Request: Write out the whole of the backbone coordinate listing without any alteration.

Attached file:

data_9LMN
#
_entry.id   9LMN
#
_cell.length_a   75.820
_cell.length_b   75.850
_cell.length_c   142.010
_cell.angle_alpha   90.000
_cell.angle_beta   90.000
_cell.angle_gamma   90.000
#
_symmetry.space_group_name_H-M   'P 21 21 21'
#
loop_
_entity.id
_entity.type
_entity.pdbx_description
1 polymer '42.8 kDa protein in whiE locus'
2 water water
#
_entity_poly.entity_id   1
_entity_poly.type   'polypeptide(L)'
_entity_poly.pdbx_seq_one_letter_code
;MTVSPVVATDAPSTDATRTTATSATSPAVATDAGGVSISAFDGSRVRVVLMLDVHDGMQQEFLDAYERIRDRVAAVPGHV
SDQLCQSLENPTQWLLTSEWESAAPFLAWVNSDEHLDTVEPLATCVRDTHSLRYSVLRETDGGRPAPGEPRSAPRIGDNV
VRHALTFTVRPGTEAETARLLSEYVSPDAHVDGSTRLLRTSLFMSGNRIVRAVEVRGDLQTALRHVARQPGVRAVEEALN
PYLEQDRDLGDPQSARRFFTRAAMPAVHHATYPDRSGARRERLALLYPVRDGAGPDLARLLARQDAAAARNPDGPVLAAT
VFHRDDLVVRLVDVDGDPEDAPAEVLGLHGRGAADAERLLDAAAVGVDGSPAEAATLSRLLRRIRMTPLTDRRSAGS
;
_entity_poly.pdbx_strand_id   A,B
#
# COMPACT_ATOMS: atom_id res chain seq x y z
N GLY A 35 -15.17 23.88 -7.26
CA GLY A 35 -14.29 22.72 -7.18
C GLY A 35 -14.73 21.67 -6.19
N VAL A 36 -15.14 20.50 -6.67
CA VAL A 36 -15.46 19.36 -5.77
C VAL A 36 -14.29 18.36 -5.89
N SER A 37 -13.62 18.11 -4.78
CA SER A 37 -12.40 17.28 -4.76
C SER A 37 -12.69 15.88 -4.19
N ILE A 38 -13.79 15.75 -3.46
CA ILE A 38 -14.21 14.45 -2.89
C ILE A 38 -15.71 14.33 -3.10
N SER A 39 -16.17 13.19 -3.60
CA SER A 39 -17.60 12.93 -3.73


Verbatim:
data_9LMN
#
_entry.id   9LMN
#
_cell.length_a   75.820
_cell.length_b   75.850
_cell.length_c   142.010
_cell.angle_alpha   90.000
_cell.angle_beta   90.000
_cell.angle_gamma   90.000
#
_symmetry.space_group_name_H-M   'P 21 21 21'
#
loop_
_entity.id
_entity.type
_entity.pdbx_description
1 polymer '42.8 kDa protein in whiE locus'
2 water water
#
_entity_poly.entity_id   1
_entity_poly.type   'polypeptide(L)'
_entity_poly.pdbx_seq_one_letter_code
;MTVSPVVATDAPSTDATRTTATSATSPAVATDAGGVSISAFDGSRVRVVLMLDVHDGMQQEFLDAYERIRDRVAAVPGHV
SDQLCQSLENPTQWLLTSEWESAAPFLAWVNSDEHLDTVEPLATCVRDTHSLRYSVLRETDGGRPAPGEPRSAPRIGDNV
VRHALTFTVRPGTEAETARLLSEYVSPDAHVDGSTRLLRTSLFMSGNRIVRAVEVRGDLQTALRHVARQPGVRAVEEALN
PYLEQDRDLGDPQSARRFFTRAAMPAVHHATYPDRSGARRERLALLYPVRDGAGPDLARLLARQDAAAARNPDGPVLAAT
VFHRDDLVVRLVDVDGDPEDAPAEVLGLHGRGAADAERLLDAAAVGVDGSPAEAATLSRLLRRIRMTPLTDRRSAGS
;
_entity_poly.pdbx_strand_id   A,B
#
# COMPACT_ATOMS: atom_id res chain seq x y z
N GLY A 35 -15.17 23.88 -7.26
CA GLY A 35 -14.29 22.72 -7.18
C GLY A 35 -14.73 21.67 -6.19
N VAL A 36 -15.14 20.50 -6.67
CA VAL A 36 -15.46 19.36 -5.77
C VAL A 36 -14.29 18.36 -5.89
N SER A 37 -13.62 18.11 -4.78
CA SER A 37 -12.40 17.28 -4.76
C SER A 37 -12.69 15.88 -4.19
N ILE A 38 -13.79 15.75 -3.46
CA ILE A 38 -14.21 14.45 -2.89
C ILE A 38 -15.71 14.33 -3.10
N SER A 39 -16.17 13.19 -3.60
CA SER A 39 -17.60 12.93 -3.73